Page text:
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I came up with 2 different solutions in Java.

First one is:

public static void main(String[] args) {


    int[] array = new int[]{10,3,4,6,1,9,10,0};
    int sum=0;

    for (int i=0;i<array.length;i++)
    {
      for (int j=i ; j<array.length;j++){


        sum = array[i] + array[j];
        if (sum==10){

          System.out.println(array[i] + " " + array[j]);

        }


      }

    }

I believe this one works in \$O(N^2)\$.

My second solution is:

  public static void main(String[] args) {
    int[] nums = new int[] {10, 3, 4, 6, 1, 9, 10, 0};
    Hashtable<Integer, Integer> reqNoList = new Hashtable<Integer, Integer>();
    int sum = 10;
    int i = 0, count = 0;

    while (i < nums.length && i < sum) {
      int key = sum - nums[i];
      if (reqNoList.containsKey(nums[i])) {
        Integer temp = reqNoList.get(nums[i]);
        System.out.println(key + " " + nums[i]);
        count++;
      } else {
        reqNoList.put(key, i);
      }
      i++;
    }
  }
}

I tried to do it in \$O(N)\$ but I have no idea.

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The O(n²) approach

The first algorithm is indeed O(n²), because, for every element in the array, the array is traversed again to see whether an element after the current element is equal to 10 minus it. It is quite clear, and there is not much to change. Comments are:

  • There is a bug: you're checking the same element twice in a row, since j, in the inner loop, starts at i. Therefore, if you consider the array { 1, 5, 2 }, the pair (5,5) will be considered a solution, when 5 only appeared once in the input array. To fix this, j should start at i + 1.
  • Indent properly the code. As written, the curly braces are not aligned correctly, making it more difficult to read than it needs to be. A quick reformat by an IDE will produce

    int[] array = new int[] { 10, 3, 4, 6, 1, 9, 10, 0 };
    int sum = 0;
    
    for (int i = 0; i < array.length; i++) {
        for (int j = i; j < array.length; j++) {
            sum = array[i] + array[j];
            if (sum == 10) {
                System.out.println(array[i] + " " + array[j]);
            }
        }
    }
    

    which is easier to go through.

  • There is no need to declare the sum variable outside the two for loops. This variable is only used inside to calculate the sum of two elements of the array. As a usual guideline, local variables should have the smallest possible scope, so in this case, you would prefer to have:

    int sum = array[i] + array[j];
    

    and remove the int sum = 0 before the loop.

The O(n) approach

The second algorithm is, as you say, O(n). The difference in approach with regard to the first, is that instead of traversing the array a second time for each element, we memorize along the way the difference between 10 and the current element. This means that we don't need to go through every element again, for each element, to check whether one satisfies; we can just continue and if we find one that we memorized, it means we just found a pair. A couple of comments again:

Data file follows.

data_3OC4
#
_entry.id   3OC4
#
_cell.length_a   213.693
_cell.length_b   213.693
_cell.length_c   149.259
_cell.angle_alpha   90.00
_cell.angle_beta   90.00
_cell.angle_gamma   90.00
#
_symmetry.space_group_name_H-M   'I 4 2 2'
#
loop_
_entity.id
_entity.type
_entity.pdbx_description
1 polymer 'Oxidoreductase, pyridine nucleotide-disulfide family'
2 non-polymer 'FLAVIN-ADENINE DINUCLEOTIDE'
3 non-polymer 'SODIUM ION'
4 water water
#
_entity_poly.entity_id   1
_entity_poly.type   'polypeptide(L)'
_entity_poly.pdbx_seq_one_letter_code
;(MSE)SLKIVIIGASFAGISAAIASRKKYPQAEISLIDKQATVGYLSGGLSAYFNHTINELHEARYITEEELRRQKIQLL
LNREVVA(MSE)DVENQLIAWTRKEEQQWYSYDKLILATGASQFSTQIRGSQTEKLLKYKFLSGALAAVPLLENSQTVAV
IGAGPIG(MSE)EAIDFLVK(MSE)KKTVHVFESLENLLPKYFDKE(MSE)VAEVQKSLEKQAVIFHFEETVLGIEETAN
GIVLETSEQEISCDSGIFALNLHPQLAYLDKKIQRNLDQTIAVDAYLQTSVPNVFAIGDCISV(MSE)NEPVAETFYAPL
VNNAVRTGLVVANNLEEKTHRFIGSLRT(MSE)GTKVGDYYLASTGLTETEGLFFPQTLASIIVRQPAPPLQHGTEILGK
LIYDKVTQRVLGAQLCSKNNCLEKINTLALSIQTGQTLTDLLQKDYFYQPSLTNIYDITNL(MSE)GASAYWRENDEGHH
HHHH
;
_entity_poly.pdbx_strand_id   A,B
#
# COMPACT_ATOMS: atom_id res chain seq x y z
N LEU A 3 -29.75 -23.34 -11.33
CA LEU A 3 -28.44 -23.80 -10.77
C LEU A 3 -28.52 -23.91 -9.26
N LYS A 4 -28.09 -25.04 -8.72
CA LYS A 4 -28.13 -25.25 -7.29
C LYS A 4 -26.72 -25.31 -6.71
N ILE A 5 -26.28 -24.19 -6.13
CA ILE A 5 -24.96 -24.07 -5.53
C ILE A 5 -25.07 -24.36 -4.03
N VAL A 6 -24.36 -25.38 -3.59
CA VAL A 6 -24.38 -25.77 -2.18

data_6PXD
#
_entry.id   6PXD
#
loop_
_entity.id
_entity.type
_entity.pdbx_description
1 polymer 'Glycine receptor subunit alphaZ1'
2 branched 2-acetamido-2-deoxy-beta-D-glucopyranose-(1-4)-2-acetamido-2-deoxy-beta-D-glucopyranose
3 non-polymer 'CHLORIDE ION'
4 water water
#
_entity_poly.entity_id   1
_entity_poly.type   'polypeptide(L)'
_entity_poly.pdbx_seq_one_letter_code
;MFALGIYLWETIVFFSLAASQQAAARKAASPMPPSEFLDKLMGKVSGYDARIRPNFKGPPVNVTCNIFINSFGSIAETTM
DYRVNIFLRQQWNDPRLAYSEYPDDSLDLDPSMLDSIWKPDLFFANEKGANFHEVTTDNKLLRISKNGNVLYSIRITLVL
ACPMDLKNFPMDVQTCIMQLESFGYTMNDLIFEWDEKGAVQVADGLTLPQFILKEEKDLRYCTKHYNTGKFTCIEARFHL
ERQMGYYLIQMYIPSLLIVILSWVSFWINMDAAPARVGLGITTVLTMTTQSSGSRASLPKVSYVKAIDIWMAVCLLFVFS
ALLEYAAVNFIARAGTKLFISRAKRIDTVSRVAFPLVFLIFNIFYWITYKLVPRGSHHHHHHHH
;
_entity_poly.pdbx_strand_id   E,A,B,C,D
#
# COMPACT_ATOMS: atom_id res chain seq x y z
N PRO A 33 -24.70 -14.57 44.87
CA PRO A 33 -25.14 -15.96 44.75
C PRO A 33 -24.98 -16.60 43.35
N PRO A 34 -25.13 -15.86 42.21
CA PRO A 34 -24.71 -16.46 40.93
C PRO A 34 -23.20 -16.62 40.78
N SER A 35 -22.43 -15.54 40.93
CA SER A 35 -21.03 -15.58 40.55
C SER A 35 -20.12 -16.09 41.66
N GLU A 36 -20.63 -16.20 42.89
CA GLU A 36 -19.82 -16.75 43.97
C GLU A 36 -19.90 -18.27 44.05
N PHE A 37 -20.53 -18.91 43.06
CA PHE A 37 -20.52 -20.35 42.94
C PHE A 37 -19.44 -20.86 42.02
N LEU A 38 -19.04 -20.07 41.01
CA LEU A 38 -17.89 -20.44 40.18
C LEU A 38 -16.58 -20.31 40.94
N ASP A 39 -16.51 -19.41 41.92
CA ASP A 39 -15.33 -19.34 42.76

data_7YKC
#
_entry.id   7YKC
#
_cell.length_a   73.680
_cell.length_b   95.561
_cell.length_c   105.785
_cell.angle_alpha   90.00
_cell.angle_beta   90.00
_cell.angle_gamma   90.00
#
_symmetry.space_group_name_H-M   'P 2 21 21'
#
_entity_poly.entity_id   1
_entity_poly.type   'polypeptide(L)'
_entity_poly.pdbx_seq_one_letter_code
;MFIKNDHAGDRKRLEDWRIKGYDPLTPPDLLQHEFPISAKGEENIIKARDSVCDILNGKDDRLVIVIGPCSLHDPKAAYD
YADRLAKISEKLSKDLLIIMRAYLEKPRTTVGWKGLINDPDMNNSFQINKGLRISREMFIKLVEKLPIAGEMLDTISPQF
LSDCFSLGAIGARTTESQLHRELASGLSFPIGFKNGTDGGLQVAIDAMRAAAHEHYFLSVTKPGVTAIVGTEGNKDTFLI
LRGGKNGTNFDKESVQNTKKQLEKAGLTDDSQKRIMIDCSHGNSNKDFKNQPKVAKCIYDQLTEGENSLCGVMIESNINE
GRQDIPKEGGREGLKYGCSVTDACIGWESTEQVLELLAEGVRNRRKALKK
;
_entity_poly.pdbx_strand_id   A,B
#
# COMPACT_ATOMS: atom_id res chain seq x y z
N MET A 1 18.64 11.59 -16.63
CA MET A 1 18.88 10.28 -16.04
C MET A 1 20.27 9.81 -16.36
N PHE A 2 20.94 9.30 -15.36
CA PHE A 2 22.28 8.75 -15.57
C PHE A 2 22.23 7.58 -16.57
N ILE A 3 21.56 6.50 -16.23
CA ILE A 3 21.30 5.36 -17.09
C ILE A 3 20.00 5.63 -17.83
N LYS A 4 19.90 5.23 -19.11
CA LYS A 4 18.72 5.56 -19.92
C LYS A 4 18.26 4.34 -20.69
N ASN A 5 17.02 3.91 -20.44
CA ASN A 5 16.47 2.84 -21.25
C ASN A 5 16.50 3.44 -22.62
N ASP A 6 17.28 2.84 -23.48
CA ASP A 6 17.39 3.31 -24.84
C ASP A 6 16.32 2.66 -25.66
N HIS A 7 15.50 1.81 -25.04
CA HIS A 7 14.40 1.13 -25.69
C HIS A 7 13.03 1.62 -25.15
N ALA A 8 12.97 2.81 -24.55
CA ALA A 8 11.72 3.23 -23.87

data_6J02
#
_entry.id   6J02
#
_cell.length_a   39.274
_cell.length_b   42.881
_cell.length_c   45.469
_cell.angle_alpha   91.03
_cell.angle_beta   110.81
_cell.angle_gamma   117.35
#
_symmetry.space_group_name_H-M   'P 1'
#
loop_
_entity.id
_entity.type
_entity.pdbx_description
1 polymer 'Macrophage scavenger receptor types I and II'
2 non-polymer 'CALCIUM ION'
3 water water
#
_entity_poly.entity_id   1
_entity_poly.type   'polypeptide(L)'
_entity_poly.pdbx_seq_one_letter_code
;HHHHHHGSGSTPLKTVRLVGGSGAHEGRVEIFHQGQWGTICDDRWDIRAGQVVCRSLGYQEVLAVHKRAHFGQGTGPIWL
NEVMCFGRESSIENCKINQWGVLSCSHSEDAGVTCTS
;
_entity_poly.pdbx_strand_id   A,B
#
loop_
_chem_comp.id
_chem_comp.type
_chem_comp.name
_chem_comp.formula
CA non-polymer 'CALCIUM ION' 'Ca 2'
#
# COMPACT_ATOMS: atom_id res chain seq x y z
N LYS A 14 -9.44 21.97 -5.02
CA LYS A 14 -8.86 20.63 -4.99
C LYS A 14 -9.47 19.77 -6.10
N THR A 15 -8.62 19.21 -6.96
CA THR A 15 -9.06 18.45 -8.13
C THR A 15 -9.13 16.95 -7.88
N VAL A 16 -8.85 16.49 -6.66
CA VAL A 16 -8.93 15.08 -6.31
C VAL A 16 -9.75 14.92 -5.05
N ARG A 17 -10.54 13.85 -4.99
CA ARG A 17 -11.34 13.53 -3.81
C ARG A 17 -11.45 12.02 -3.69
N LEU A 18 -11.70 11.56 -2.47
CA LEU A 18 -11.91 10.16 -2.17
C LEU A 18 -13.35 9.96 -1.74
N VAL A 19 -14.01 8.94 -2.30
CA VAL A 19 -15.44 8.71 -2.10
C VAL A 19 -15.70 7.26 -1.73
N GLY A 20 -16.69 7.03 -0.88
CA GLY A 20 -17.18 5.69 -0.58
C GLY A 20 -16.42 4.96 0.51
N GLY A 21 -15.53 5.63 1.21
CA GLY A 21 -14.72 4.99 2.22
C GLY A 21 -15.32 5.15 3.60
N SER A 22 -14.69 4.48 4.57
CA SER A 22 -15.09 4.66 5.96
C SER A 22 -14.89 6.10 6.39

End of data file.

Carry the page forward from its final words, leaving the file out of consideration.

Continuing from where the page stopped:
• There is a bug in the boundary of the while loop: why mandate i < sum? Because of this, not every element in the array will be considered (only the first sum ones), and pairs will be missed. A simple example is the array { 0, 1 } with a sum to search of 1. Once fixed, you can even turn this into a classic for loop, with an index going from 0 to nums.length excluded.
  • Hashtable is considered an obsolete class. Not officially deprecated, but it has been superseded with faster solutions, like HashMap and ConcurrentHashMap. Since thread-safety is not a concern here, you can safely switch to HashMap.
  • Remove the unused code. The variable count is declared, and incremented, but never used. In the same way, the variable temp is declared and never used.
  • Notice how you're not using the value of the map. The code is doing reqNoList.put(key, i);, but then the stored i is never used. You could accomplish the same with a just HashSet instead of an HashMap.

They are not equivalent

But be careful, because there is a fundamental difference between the two algorithms, namely in how they handle duplicate pairs. Consider the array { 4, 4, 1, 0 }, and a sum to search of 5. The first algorithm will print two solutions, whereas the second one will just print one. So depending on what you want, there might be adjustements.

In you want to print them all using the second approach, you could do it by utilizing the value of the HashMap, and make it store the number of times a given element has been encountered.


As a final note, you should consider extracting each approach into their own method, like printPairsHavingSum(int[] array, int sum). It would clarify even more the code.

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